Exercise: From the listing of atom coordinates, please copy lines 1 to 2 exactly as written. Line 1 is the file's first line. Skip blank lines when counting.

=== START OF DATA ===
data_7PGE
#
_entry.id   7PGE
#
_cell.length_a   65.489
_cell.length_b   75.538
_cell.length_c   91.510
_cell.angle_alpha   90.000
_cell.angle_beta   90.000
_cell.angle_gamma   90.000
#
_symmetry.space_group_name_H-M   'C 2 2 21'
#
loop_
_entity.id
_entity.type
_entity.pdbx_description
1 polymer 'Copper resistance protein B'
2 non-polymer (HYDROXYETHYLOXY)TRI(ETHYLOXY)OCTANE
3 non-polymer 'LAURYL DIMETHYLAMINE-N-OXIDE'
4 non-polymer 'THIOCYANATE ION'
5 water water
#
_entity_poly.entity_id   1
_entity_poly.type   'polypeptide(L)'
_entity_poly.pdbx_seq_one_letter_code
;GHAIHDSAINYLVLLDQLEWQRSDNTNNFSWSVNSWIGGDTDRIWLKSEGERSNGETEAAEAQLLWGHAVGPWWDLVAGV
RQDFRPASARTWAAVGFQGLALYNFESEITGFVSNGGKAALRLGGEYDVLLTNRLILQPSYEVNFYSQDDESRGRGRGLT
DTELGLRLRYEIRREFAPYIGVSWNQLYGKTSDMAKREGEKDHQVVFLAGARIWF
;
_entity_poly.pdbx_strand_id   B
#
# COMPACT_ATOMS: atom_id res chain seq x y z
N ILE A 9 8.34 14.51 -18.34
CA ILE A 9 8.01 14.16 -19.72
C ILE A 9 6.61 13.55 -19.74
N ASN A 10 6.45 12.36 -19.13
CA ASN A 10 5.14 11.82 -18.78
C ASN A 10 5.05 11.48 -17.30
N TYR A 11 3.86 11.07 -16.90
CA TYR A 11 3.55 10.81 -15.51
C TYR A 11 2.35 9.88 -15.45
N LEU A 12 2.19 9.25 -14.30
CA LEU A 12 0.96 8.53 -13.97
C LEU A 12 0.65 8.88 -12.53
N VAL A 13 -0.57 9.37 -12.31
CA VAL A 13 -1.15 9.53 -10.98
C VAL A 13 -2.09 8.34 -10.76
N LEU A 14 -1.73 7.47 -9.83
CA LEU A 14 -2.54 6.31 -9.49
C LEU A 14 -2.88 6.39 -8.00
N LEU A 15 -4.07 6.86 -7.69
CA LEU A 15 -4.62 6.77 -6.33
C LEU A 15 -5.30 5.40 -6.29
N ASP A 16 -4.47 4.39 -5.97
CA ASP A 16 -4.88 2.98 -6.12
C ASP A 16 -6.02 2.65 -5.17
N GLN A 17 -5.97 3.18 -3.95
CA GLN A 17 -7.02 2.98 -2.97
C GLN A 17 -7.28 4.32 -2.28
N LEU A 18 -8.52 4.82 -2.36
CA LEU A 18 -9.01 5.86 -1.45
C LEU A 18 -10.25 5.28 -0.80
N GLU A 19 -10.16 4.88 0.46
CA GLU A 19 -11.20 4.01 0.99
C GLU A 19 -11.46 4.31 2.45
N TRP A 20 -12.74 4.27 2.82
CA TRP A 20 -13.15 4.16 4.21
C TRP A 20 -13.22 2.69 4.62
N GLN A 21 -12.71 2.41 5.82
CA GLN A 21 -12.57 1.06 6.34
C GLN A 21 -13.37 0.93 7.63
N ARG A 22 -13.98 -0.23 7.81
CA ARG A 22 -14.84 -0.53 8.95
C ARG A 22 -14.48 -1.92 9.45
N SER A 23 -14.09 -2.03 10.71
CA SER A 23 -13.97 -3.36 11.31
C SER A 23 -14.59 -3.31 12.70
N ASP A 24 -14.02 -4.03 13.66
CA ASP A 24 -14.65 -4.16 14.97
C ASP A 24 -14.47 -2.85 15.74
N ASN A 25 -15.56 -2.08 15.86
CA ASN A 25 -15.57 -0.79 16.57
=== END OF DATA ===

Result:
data_7PGE
#